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Detailed Reviews: Reviews order informed by descriptiveness of user-identified themes such as cleanliness, atmosphere, general tips and location information.
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4.5
232 reviews
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interceptpubs
Columbus, IN1,011 contributions
May 2021
We stopped by this museum as part of a quick history tour of the state capitol complex - in addition to the Museum of Alabama in this building, the First White House of the Confederacy is next door, and the state capitol itself is across the street.

As state museums go, this is a fairly small one, but it presents a good deal of history in a relatively small amount of space. The building itself started out as the state's World War Memorial and indeed the building still carries that title above the doors on one side. Inside the first floor are busts and sculptures dating back to this original role - indeed many people today may not recognize who, for example, Richard Hobson or William Oates are, but others like Booker T. Washington are perhaps better known.

The museum exhibits are on the second floor. The logical starting place is, "The Land of Alabama," located in a small room and devoted to the natural history of the state, broken down by region. Next door is another smallish room describing "the First Alabamians" which describes the Native American residents from their entry in the region some 12,000 or so years ago to their ultimately disasterous interactions with European explorers and settlers entering what is now Alabama.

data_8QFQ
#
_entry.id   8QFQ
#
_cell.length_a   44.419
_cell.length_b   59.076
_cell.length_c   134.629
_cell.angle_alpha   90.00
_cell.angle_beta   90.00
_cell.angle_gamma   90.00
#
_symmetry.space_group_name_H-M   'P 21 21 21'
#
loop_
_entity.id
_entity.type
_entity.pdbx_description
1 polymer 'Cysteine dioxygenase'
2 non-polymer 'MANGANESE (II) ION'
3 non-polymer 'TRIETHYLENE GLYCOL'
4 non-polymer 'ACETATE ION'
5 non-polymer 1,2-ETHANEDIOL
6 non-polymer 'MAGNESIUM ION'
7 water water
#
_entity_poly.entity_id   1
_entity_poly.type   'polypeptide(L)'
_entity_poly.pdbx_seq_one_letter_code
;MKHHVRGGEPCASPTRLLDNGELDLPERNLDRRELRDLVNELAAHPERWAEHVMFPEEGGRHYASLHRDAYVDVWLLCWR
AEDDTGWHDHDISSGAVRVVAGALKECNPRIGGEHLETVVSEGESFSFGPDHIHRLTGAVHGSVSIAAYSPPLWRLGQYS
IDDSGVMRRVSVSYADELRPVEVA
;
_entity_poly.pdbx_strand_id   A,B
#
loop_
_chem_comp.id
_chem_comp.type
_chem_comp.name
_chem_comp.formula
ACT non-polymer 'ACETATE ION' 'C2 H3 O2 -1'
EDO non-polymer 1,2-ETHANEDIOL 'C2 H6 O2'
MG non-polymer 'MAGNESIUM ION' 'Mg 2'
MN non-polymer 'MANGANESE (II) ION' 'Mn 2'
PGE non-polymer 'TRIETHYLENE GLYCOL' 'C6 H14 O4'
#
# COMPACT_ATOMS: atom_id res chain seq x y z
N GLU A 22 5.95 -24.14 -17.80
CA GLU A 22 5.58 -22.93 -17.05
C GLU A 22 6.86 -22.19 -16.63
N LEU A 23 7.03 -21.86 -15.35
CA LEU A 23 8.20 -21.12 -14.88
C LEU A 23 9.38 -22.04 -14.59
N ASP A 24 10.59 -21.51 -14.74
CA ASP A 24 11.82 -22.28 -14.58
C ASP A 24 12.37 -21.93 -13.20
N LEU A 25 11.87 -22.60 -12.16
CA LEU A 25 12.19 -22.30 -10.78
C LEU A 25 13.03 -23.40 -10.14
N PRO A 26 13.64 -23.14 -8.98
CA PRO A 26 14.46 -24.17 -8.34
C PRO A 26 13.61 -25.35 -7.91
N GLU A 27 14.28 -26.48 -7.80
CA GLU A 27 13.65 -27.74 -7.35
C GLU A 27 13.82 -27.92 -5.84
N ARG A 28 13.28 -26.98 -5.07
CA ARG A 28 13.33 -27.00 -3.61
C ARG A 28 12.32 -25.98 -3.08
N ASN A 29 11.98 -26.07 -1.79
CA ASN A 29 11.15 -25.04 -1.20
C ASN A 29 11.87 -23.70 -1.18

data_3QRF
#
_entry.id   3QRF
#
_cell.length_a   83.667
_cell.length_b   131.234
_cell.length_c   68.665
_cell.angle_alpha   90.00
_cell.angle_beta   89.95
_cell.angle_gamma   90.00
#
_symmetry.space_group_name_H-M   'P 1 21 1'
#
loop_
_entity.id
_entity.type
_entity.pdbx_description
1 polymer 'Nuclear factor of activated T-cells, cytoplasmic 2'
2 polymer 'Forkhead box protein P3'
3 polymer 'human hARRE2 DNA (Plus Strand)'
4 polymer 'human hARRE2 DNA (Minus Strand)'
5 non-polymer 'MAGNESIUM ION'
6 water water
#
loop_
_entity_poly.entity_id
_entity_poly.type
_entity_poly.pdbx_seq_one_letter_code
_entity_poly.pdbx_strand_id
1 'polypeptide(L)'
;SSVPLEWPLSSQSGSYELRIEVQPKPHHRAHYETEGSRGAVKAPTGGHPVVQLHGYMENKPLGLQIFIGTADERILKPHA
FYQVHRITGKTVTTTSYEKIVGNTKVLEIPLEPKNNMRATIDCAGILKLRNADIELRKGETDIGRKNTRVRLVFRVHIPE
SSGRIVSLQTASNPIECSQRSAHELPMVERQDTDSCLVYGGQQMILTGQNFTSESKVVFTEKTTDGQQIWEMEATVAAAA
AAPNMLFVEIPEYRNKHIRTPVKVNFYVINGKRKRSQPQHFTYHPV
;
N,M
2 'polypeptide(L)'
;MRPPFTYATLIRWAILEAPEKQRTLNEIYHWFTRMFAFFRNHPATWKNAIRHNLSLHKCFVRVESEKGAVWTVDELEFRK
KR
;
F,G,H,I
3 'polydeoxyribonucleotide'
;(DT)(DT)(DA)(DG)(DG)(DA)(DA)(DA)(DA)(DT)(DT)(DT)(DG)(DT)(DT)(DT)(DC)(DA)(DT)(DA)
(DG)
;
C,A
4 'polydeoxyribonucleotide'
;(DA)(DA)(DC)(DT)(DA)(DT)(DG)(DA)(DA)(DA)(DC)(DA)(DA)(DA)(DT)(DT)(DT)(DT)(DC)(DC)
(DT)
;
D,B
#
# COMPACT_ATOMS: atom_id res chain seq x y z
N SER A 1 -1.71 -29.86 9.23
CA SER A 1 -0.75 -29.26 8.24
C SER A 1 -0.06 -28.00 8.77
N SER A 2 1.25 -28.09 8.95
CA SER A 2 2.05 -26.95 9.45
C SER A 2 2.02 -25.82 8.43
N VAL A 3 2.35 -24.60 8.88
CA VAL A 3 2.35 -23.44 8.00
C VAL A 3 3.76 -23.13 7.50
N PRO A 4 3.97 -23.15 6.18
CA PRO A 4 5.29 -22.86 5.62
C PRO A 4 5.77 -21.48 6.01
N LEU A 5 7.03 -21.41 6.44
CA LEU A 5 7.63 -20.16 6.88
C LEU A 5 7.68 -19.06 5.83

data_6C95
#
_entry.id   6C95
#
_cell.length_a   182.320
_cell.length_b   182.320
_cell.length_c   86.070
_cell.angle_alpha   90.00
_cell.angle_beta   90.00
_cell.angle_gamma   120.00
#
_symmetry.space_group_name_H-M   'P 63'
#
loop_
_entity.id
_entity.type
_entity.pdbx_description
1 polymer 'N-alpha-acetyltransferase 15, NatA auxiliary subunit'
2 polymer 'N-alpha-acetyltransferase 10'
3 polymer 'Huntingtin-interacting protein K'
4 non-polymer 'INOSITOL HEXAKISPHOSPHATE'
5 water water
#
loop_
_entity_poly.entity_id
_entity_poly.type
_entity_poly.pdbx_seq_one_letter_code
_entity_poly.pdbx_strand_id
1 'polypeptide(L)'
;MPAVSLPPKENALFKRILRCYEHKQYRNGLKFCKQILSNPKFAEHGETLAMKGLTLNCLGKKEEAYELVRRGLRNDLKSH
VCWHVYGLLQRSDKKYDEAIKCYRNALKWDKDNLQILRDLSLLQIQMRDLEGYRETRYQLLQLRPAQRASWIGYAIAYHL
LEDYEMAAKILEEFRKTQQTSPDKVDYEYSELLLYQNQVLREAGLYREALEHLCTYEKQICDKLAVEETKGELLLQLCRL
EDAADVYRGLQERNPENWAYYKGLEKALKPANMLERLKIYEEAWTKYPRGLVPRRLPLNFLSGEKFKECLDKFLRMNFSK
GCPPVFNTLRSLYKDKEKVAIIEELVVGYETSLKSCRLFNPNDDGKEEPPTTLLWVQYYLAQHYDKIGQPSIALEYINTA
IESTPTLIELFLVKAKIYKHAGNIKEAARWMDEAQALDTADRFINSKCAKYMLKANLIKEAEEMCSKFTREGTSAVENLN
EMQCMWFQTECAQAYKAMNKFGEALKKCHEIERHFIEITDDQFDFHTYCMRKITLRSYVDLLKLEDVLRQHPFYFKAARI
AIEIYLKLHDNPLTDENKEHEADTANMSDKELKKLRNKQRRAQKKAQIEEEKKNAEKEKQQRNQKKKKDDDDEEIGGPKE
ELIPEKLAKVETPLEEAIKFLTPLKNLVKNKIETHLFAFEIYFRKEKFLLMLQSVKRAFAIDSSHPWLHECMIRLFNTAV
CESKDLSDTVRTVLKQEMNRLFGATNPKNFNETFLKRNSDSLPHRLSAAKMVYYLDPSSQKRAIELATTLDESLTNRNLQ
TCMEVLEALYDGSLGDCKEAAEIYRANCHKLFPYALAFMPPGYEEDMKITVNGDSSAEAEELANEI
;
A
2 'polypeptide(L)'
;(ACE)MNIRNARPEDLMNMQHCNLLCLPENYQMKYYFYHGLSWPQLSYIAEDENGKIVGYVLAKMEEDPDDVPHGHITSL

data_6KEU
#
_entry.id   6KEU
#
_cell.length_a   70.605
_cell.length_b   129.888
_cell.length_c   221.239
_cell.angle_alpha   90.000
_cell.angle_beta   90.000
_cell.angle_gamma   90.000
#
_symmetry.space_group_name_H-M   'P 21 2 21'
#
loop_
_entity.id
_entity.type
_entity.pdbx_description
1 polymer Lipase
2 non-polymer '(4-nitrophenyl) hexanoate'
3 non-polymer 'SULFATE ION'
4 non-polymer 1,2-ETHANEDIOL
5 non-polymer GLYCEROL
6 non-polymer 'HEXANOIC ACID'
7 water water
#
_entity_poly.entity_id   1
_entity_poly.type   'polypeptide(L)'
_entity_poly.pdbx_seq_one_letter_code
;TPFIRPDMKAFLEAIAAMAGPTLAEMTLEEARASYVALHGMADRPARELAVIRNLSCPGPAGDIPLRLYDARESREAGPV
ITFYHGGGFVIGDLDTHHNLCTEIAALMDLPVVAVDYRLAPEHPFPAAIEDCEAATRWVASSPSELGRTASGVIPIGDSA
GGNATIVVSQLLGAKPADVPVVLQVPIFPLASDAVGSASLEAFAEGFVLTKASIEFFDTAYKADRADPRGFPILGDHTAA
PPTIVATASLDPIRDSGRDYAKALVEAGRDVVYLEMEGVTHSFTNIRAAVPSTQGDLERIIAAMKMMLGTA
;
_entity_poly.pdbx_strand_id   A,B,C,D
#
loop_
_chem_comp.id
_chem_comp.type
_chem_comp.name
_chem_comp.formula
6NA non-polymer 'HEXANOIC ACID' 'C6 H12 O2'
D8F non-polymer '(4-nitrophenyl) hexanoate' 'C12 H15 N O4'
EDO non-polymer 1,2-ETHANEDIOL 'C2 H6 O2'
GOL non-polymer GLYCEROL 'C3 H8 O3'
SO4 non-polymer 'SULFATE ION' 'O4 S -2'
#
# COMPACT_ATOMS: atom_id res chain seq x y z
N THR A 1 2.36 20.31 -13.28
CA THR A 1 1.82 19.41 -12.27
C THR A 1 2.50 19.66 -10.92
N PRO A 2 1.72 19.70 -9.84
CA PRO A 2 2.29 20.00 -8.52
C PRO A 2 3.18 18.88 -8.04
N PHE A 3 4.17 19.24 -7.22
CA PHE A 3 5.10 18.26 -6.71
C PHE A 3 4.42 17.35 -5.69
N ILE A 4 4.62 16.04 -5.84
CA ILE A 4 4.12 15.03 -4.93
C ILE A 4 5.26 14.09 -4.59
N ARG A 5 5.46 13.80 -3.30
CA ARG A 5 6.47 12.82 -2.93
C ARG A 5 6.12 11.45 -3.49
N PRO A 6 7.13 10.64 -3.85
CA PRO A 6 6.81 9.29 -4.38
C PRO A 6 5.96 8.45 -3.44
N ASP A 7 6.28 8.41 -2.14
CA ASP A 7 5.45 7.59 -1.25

This leads to the main exhibit in the museum titled "Alabama Voices" which provides the history of the state from the 18th to the 21st century - from the contentious early days when the English, French, and Spanish each staked claim to at least parts of the future state to the cotton economy, Civll War, industialization, two World Wars, the civil rights movement, and even the space race.

One final exhibit space, "Alabama Treasure," houses a temporary exhibit on Alabama's role in World War I which provides a fascinating in depth look at the state's role in the conflict from Alabama men and women serving overseas to industry in the state supporting the war effort.